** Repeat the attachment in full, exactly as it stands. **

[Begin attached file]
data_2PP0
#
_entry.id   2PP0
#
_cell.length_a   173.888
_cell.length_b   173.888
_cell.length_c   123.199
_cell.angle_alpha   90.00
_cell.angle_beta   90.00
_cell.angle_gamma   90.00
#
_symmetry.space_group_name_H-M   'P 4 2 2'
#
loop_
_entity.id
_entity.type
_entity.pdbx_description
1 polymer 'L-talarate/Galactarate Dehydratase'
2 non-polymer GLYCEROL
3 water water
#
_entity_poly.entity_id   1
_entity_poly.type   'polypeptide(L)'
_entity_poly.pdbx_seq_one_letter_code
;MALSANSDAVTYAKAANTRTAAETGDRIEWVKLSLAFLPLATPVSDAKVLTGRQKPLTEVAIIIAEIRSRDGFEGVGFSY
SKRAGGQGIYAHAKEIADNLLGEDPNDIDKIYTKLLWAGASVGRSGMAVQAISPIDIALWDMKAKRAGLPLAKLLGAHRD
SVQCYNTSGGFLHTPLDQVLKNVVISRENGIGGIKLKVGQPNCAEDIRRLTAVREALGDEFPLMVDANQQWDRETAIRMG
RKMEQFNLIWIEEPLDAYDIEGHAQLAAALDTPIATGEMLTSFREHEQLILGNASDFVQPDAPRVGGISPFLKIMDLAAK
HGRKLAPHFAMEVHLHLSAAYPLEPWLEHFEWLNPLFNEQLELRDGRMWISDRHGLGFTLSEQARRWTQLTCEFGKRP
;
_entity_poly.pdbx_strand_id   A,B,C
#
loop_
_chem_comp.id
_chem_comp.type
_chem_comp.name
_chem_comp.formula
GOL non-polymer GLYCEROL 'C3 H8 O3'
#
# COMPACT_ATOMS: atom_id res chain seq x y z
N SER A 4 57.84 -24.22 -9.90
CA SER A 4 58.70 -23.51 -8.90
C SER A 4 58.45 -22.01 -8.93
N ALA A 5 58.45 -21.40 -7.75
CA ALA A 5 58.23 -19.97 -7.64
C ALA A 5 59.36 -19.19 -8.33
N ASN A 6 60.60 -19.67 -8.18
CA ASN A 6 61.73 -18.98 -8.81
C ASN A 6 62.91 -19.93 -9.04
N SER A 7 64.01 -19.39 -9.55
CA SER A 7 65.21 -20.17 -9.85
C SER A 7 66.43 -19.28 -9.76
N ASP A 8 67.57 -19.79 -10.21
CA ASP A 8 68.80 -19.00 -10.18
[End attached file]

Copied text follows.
data_2PP0
#
_entry.id   2PP0
#
_cell.length_a   173.888
_cell.length_b   173.888
_cell.length_c   123.199
_cell.angle_alpha   90.00
_cell.angle_beta   90.00
_cell.angle_gamma   90.00
#
_symmetry.space_group_name_H-M   'P 4 2 2'
#
loop_
_entity.id
_entity.type
_entity.pdbx_description
1 polymer 'L-talarate/Galactarate Dehydratase'
2 non-polymer GLYCEROL
3 water water
#
_entity_poly.entity_id   1
_entity_poly.type   'polypeptide(L)'
_entity_poly.pdbx_seq_one_letter_code
;MALSANSDAVTYAKAANTRTAAETGDRIEWVKLSLAFLPLATPVSDAKVLTGRQKPLTEVAIIIAEIRSRDGFEGVGFSY
SKRAGGQGIYAHAKEIADNLLGEDPNDIDKIYTKLLWAGASVGRSGMAVQAISPIDIALWDMKAKRAGLPLAKLLGAHRD
SVQCYNTSGGFLHTPLDQVLKNVVISRENGIGGIKLKVGQPNCAEDIRRLTAVREALGDEFPLMVDANQQWDRETAIRMG
RKMEQFNLIWIEEPLDAYDIEGHAQLAAALDTPIATGEMLTSFREHEQLILGNASDFVQPDAPRVGGISPFLKIMDLAAK
HGRKLAPHFAMEVHLHLSAAYPLEPWLEHFEWLNPLFNEQLELRDGRMWISDRHGLGFTLSEQARRWTQLTCEFGKRP
;
_entity_poly.pdbx_strand_id   A,B,C
#
loop_
_chem_comp.id
_chem_comp.type
_chem_comp.name
_chem_comp.formula
GOL non-polymer GLYCEROL 'C3 H8 O3'
#
# COMPACT_ATOMS: atom_id res chain seq x y z
N SER A 4 57.84 -24.22 -9.90
CA SER A 4 58.70 -23.51 -8.90
C SER A 4 58.45 -22.01 -8.93
N ALA A 5 58.45 -21.40 -7.75
CA ALA A 5 58.23 -19.97 -7.64
C ALA A 5 59.36 -19.19 -8.33
N ASN A 6 60.60 -19.67 -8.18
CA ASN A 6 61.73 -18.98 -8.81
C ASN A 6 62.91 -19.93 -9.04
N SER A 7 64.01 -19.39 -9.55
CA SER A 7 65.21 -20.17 -9.85
C SER A 7 66.43 -19.28 -9.76
N ASP A 8 67.57 -19.79 -10.21
CA ASP A 8 68.80 -19.00 -10.18